In looking for a low entry cost mining explorer to invest in one needs not only to assess the local geology of the prospect area under examination, but also, importantly. the management structure in terms of capability, track record and integrity. Even so, early-stage exploration companies are very much at the riskiest end of the business, while of course offering perhaps the best prospects of a significant increase in value if good resources are discovered and then either the company proceeds to development – something many juniors do not have the expertise to do – or are snapped up by a bigger fish.
Listening to the company’s Executive Chairman, Juan Vegarra, in a meeting with Mineweb in London, Candelaria Silver certainly seems to have a promising prospect with its Esquilache exploration play in southern Peru – and meets the other criteria too. Vegarra tells the story well.
Esquilache hosts a silver/gold vein prospect which Candelaria is in the process of building a resource on. It is in the same area as Gold Fields/Buenaventura’s already impressive Chucapaca project (with a recent resource estimate of 7.6 million ounces gold equivalent) and Gold Fields itself has to an extent confirmed the fact that Esquilache is a strong prospect by entering into a jv with Candelaria’s parent company, Toronto main board quoted Vena Resources, for much of the ground around it. BHP has also tied up a huge area of ground in the area and other major and mid-tier miners are there too.
Regarding Management, Candelaria has secured the services of a team of people with many years of experience in the sector, headed by Denver-based Chris Davie as CEO. Most of the rest of the management team and Board of directors are Canadian and Peruvian veterans in the sector. As indicated above, Candelaria is a silver mining-focused spin-off from Vena Resources, a Canadian/Peruvian mine developer which itself has an interesting array of Peruvian projects under its belt. Vena currently has four significant projects and a uranium initiative underway in Peru, covering approximately 100,000 hectares.
But back to Candelaria. The Esquilache project is in an old mining camp worked from back in the 17th Century, but more recently by Hochschild from 1950-1962 and then by informal miners until 1973. The area is crisscrossed by a large number of narrow veins, and a couple of wider ones on which the company is concentrating, carrying high silver values with associated gold in most of them. The old miners worked what is now known as the North Zone, while Candelaria is undertaking much of its exploration on what it calls the South Zone in areas which have mostly had little or no previous mining. Underground sampling from adit access has shown economic silver veins ready for mining close to portal entrances and drilling results have shown some impressive silver grades in particular in the several ounces per ton bracket. These are detailed on the company’s website.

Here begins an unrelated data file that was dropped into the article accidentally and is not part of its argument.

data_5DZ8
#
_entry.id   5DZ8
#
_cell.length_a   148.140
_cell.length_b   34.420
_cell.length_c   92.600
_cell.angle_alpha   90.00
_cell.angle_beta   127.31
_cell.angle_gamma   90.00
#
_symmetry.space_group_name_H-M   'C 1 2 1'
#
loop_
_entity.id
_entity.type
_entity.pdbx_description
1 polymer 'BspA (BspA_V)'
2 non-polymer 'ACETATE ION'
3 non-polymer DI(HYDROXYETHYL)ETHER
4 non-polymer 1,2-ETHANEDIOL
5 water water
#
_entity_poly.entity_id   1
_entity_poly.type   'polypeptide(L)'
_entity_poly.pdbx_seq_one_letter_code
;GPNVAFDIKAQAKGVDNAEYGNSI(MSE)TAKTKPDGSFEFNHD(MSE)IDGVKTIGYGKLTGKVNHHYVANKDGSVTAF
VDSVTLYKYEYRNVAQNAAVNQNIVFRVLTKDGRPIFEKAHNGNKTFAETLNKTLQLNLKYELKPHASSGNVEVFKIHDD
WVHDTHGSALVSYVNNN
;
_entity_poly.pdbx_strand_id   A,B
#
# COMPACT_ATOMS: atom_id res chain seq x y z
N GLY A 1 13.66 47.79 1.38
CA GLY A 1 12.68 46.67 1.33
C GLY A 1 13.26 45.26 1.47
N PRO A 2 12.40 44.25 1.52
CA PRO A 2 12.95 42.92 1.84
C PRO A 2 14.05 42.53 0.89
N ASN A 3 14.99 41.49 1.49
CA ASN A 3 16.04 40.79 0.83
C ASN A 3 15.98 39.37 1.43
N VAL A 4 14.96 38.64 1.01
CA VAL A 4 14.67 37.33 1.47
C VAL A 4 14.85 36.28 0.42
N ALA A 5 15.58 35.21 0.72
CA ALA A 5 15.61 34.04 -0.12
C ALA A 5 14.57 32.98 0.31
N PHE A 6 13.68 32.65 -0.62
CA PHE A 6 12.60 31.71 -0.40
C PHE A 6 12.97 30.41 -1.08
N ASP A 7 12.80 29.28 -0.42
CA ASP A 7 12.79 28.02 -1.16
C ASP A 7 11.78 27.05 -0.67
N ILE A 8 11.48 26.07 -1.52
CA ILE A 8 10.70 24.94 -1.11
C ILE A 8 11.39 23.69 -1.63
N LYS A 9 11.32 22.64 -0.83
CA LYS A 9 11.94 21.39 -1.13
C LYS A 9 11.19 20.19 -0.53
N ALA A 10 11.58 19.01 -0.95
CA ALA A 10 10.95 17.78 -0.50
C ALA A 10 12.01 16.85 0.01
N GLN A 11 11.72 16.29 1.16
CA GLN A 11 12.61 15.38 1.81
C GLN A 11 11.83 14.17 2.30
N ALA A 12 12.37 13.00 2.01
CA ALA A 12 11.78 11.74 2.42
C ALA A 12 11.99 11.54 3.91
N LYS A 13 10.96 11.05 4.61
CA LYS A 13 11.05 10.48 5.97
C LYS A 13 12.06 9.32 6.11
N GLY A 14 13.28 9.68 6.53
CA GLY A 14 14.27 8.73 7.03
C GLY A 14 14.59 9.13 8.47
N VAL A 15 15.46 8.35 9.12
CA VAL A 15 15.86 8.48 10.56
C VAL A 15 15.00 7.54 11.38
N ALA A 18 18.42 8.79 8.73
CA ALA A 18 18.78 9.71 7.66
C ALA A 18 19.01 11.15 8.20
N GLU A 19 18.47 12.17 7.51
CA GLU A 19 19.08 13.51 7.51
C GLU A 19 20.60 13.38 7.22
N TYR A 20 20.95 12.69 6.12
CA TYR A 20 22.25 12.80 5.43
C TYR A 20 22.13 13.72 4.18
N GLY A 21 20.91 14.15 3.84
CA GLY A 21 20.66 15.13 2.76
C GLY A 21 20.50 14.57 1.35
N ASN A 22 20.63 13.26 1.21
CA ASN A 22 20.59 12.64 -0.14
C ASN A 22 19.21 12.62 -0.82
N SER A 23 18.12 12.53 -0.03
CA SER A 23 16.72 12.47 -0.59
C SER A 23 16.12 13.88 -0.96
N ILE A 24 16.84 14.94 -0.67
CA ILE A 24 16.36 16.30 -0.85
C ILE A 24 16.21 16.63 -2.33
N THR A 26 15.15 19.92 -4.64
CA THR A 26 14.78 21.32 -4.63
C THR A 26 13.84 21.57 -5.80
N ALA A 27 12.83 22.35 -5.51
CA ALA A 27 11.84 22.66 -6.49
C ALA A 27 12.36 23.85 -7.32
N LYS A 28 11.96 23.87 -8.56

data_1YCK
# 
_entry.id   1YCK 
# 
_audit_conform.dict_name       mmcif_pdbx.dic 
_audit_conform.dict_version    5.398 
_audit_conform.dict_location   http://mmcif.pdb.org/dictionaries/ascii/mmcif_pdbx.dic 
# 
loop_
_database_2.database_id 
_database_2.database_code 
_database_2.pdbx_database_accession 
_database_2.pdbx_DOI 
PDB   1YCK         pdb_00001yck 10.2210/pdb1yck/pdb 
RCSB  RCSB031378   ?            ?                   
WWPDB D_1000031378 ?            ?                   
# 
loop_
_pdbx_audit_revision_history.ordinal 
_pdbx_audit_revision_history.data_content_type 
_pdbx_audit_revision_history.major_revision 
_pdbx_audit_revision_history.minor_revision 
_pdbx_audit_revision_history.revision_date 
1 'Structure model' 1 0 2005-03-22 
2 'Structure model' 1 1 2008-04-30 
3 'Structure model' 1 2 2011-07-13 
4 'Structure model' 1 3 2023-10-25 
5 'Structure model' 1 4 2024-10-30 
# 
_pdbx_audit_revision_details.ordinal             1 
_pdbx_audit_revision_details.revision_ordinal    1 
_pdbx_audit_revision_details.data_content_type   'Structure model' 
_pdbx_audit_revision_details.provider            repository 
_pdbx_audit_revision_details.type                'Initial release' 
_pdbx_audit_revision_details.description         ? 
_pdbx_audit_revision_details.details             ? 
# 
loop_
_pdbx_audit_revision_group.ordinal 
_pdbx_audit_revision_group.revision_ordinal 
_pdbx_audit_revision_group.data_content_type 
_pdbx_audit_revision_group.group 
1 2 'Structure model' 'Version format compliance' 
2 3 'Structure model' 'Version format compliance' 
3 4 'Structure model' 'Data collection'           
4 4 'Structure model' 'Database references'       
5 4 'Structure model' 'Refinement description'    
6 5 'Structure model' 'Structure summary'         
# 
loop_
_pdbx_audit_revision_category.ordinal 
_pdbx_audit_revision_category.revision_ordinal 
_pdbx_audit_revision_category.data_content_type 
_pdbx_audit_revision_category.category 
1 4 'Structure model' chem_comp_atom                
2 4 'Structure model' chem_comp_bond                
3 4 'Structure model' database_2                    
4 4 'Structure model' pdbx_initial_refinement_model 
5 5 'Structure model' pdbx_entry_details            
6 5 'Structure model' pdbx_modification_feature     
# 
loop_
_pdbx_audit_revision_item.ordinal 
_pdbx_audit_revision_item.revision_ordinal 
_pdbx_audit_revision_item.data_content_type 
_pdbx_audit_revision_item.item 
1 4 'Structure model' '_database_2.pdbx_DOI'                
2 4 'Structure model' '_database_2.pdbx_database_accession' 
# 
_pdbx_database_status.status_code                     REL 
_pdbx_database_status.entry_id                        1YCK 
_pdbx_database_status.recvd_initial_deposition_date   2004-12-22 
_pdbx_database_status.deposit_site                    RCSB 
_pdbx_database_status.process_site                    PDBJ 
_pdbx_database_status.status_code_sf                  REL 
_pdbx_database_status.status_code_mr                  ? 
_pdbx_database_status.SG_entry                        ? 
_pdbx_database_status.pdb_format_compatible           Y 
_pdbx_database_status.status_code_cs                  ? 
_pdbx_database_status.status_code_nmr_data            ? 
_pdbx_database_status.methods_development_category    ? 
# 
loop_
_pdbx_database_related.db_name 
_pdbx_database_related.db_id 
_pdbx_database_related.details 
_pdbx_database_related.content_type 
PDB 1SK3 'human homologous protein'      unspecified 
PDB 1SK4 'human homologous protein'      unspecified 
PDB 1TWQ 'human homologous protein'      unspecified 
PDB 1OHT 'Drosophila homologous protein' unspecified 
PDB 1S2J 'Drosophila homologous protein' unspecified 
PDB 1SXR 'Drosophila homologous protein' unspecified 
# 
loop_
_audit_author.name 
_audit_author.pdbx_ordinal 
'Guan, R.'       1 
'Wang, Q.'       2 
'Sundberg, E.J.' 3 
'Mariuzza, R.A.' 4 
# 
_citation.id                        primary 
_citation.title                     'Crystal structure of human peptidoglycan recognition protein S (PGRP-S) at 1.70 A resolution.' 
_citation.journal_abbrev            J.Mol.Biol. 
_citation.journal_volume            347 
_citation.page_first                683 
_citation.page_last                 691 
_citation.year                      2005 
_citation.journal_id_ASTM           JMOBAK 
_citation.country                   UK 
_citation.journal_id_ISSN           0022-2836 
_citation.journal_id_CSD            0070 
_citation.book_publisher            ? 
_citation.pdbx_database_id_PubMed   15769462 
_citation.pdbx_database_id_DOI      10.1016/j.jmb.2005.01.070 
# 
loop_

There are areas which could be mined by open pit, but operations would mostly be underground. Drilling remains in progress to further define the resource.
At the moment Candelaria Silver is unquoted but has completed the formalities for a Toronto IPO and is planning to go ahead with that very shortly. Four months after the Toronto listing, there are plans to list Candelaria on the very active Lima Stock Exchange too which Vegarra thinks will support the stock price nicely.
Lest Candelaria be thought of as a one-trick pony, it has also had a number of Vena’s other exploration concessions in southern Peru vested in it. One of these is also fairly well advanced at Pukara which has the potential for base and precious metals with good values shown to date and the geologists think there is a strong chance that the system is underlain by a gold/copper porphyry in an area which is to be drill tested by further drilling. However although Candelaria plans to spend another $1.3 million there on drilling in the near future, Esquilache remains the principal focus. Vegarra says that the programme there is intended to build the resource to make it sufficiently attractive for a possible buyout at a good price, but if not the company has the management skills in place to go ahead and mine it on its own. One to watch.